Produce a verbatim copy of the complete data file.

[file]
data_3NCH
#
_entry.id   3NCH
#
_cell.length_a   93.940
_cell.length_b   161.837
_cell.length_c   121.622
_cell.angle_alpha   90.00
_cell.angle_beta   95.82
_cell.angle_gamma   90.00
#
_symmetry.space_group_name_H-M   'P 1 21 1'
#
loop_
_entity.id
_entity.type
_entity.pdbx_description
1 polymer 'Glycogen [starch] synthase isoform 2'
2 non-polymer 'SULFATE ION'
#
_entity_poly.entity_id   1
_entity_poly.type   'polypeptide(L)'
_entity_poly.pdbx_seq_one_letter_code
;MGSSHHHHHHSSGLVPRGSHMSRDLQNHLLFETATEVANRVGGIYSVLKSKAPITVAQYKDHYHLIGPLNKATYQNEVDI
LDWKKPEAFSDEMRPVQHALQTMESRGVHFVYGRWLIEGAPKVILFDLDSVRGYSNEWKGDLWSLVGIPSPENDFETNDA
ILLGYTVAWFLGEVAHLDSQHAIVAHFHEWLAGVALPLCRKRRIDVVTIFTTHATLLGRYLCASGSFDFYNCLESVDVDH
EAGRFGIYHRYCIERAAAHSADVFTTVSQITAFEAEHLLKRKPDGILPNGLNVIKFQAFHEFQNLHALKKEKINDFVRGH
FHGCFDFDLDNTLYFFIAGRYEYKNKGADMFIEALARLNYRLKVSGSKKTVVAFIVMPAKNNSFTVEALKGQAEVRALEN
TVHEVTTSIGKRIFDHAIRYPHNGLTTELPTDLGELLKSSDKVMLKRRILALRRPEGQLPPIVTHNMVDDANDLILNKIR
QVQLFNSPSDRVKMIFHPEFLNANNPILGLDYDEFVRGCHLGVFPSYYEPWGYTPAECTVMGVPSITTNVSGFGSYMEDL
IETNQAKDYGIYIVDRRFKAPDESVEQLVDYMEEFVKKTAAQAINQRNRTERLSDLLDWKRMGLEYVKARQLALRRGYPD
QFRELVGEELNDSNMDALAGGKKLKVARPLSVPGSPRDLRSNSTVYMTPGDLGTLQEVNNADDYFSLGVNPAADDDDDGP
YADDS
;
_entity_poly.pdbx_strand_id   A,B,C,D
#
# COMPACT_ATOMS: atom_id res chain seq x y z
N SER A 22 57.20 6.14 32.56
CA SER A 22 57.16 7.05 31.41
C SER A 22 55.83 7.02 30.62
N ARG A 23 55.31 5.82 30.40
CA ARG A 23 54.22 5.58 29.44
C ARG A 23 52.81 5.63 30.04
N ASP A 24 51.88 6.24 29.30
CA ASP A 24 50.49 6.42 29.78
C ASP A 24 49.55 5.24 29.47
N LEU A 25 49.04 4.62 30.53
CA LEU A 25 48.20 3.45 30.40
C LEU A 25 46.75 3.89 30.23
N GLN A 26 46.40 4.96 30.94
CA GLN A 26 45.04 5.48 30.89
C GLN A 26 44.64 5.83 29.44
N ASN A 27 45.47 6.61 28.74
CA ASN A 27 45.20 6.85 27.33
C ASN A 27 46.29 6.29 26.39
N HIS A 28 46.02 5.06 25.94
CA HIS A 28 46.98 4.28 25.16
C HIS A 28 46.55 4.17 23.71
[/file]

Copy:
data_3NCH
#
_entry.id   3NCH
#
_cell.length_a   93.940
_cell.length_b   161.837
_cell.length_c   121.622
_cell.angle_alpha   90.00
_cell.angle_beta   95.82
_cell.angle_gamma   90.00
#
_symmetry.space_group_name_H-M   'P 1 21 1'
#
loop_
_entity.id
_entity.type
_entity.pdbx_description
1 polymer 'Glycogen [starch] synthase isoform 2'
2 non-polymer 'SULFATE ION'
#
_entity_poly.entity_id   1
_entity_poly.type   'polypeptide(L)'
_entity_poly.pdbx_seq_one_letter_code
;MGSSHHHHHHSSGLVPRGSHMSRDLQNHLLFETATEVANRVGGIYSVLKSKAPITVAQYKDHYHLIGPLNKATYQNEVDI
LDWKKPEAFSDEMRPVQHALQTMESRGVHFVYGRWLIEGAPKVILFDLDSVRGYSNEWKGDLWSLVGIPSPENDFETNDA
ILLGYTVAWFLGEVAHLDSQHAIVAHFHEWLAGVALPLCRKRRIDVVTIFTTHATLLGRYLCASGSFDFYNCLESVDVDH
EAGRFGIYHRYCIERAAAHSADVFTTVSQITAFEAEHLLKRKPDGILPNGLNVIKFQAFHEFQNLHALKKEKINDFVRGH
FHGCFDFDLDNTLYFFIAGRYEYKNKGADMFIEALARLNYRLKVSGSKKTVVAFIVMPAKNNSFTVEALKGQAEVRALEN
TVHEVTTSIGKRIFDHAIRYPHNGLTTELPTDLGELLKSSDKVMLKRRILALRRPEGQLPPIVTHNMVDDANDLILNKIR
QVQLFNSPSDRVKMIFHPEFLNANNPILGLDYDEFVRGCHLGVFPSYYEPWGYTPAECTVMGVPSITTNVSGFGSYMEDL
IETNQAKDYGIYIVDRRFKAPDESVEQLVDYMEEFVKKTAAQAINQRNRTERLSDLLDWKRMGLEYVKARQLALRRGYPD
QFRELVGEELNDSNMDALAGGKKLKVARPLSVPGSPRDLRSNSTVYMTPGDLGTLQEVNNADDYFSLGVNPAADDDDDGP
YADDS
;
_entity_poly.pdbx_strand_id   A,B,C,D
#
# COMPACT_ATOMS: atom_id res chain seq x y z
N SER A 22 57.20 6.14 32.56
CA SER A 22 57.16 7.05 31.41
C SER A 22 55.83 7.02 30.62
N ARG A 23 55.31 5.82 30.40
CA ARG A 23 54.22 5.58 29.44
C ARG A 23 52.81 5.63 30.04
N ASP A 24 51.88 6.24 29.30
CA ASP A 24 50.49 6.42 29.78
C ASP A 24 49.55 5.24 29.47
N LEU A 25 49.04 4.62 30.53
CA LEU A 25 48.20 3.45 30.40
C LEU A 25 46.75 3.89 30.23
N GLN A 26 46.40 4.96 30.94
CA GLN A 26 45.04 5.48 30.89
C GLN A 26 44.64 5.83 29.44
N ASN A 27 45.47 6.61 28.74
CA ASN A 27 45.20 6.85 27.33
C ASN A 27 46.29 6.29 26.39
N HIS A 28 46.02 5.06 25.94
CA HIS A 28 46.98 4.28 25.16
C HIS A 28 46.55 4.17 23.71